GST & cooperative federation: Through the eyes of Indian constitution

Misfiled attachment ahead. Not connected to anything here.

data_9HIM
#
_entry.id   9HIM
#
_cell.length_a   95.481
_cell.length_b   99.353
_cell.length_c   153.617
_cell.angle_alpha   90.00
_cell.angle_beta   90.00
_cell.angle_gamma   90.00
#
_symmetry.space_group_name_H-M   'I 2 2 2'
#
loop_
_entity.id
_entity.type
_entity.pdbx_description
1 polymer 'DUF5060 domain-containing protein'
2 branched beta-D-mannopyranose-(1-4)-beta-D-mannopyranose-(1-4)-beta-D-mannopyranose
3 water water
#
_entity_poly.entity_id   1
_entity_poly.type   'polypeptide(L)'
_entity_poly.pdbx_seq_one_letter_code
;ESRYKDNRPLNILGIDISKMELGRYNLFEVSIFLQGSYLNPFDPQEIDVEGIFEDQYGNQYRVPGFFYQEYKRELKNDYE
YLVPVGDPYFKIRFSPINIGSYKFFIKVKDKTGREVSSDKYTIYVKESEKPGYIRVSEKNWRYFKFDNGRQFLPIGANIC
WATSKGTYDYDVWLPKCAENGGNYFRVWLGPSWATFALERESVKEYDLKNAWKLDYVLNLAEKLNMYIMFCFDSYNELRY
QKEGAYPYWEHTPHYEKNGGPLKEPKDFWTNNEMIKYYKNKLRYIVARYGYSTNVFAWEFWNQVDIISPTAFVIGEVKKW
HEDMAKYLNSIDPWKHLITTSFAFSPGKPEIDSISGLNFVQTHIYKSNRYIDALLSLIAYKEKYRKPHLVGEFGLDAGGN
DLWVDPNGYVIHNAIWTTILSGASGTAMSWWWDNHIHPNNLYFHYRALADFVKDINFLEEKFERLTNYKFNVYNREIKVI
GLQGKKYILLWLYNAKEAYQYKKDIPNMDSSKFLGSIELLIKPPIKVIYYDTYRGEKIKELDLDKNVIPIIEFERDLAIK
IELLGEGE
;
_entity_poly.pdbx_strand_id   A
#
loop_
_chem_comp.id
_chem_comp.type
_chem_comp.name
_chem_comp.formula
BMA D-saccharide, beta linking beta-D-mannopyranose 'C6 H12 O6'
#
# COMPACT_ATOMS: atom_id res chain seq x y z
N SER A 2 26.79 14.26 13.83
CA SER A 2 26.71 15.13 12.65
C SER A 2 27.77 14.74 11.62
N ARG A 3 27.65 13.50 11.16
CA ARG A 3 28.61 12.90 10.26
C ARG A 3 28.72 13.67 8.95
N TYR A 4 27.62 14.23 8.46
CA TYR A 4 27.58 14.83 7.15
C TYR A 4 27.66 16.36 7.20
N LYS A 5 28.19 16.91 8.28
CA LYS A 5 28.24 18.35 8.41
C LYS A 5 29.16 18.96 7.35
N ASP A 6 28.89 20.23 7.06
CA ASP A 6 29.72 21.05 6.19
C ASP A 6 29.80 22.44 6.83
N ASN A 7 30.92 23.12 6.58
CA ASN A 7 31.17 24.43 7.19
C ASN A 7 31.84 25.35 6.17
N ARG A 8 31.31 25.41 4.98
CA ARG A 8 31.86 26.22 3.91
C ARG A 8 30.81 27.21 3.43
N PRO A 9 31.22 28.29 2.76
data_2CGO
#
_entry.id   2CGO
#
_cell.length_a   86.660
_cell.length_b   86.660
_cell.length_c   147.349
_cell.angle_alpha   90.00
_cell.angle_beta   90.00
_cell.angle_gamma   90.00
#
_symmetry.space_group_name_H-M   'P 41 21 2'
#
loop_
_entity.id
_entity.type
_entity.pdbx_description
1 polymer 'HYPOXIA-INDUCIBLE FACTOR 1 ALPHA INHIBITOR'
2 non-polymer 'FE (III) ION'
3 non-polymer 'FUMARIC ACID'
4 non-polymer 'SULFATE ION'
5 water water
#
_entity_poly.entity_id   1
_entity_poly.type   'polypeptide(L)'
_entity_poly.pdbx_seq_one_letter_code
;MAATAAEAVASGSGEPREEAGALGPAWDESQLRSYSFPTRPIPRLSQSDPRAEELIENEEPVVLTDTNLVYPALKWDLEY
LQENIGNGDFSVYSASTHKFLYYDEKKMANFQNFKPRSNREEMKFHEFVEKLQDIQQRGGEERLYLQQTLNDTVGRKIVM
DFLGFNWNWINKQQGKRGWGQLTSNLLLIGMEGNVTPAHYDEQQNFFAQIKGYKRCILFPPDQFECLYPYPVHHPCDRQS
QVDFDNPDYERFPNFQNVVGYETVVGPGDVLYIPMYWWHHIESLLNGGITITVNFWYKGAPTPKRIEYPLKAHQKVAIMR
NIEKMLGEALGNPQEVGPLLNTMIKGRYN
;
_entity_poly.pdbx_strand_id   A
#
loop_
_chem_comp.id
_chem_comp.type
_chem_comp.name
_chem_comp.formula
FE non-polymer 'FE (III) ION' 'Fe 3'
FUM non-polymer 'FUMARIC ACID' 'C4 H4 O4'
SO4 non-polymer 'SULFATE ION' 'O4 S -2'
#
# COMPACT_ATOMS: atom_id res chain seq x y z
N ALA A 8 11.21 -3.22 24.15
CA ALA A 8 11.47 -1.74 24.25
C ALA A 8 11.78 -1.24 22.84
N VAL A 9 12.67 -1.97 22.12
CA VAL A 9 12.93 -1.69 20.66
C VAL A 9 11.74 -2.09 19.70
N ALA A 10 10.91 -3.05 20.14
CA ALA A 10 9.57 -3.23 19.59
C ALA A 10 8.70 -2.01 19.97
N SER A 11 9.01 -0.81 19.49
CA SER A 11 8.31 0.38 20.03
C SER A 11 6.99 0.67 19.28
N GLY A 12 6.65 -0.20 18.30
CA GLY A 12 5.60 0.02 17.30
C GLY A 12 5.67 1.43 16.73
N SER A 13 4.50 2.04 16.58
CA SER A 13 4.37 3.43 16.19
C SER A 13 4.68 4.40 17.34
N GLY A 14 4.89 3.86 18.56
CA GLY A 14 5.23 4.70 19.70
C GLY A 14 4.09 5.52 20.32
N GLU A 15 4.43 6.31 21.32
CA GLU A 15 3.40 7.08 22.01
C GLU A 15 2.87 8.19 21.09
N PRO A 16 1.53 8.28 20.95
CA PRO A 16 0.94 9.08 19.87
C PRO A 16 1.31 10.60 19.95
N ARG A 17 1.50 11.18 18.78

India as a nation has achieved Political Integration in 1950's with the integration of Princely States in Indian Union. Passing of Goods and Services Tax through 101stConstitutional Amendment has paved the way for economic integration of the country. In doing so, States and Centre have ceded their power to tax and come up with a single Tax system to realize, the dream of one Economic India with 'One Market'. In our Federal System both Centre and States have power to impose taxes. The division of such taxation powers is given in Union and State List under 7th schedule. Part XII of the Indian Constitution contains detail provisions in this regard. However, the Constitution of India has now been amended and this fundamental reordering of federal fiscal relations for the cause of common good shows the strength and resolve of the federal structure. This convergence for the cause of larger public good has been made possible, initially, due to the mechanism of the Empowered Committee of Ministers and later the GST Council. Under the GST regime, the Centre & States will act on the recommendation of the GST Council which comprises of the Union Finance Minister, Union M.O.S. for Finance and all Finance Ministers of the States. 2/3 of voting power is with the States and 1/3 with the Centre which reflects the accommodative spirit of federalism. However, Constitution still provides room for states to levy tariff and non-tariff barriers. Article 302 gives Parliament the power to restrict free trade between and within states one grounds of public interest. Similarly, Article 304 (b) allows state legislatures to restrict trade and commerce on ground of public interest. Lastly, GST is a long awaited reform in the tax-structure prevailing in the country which should be given enough room to prove its mettle.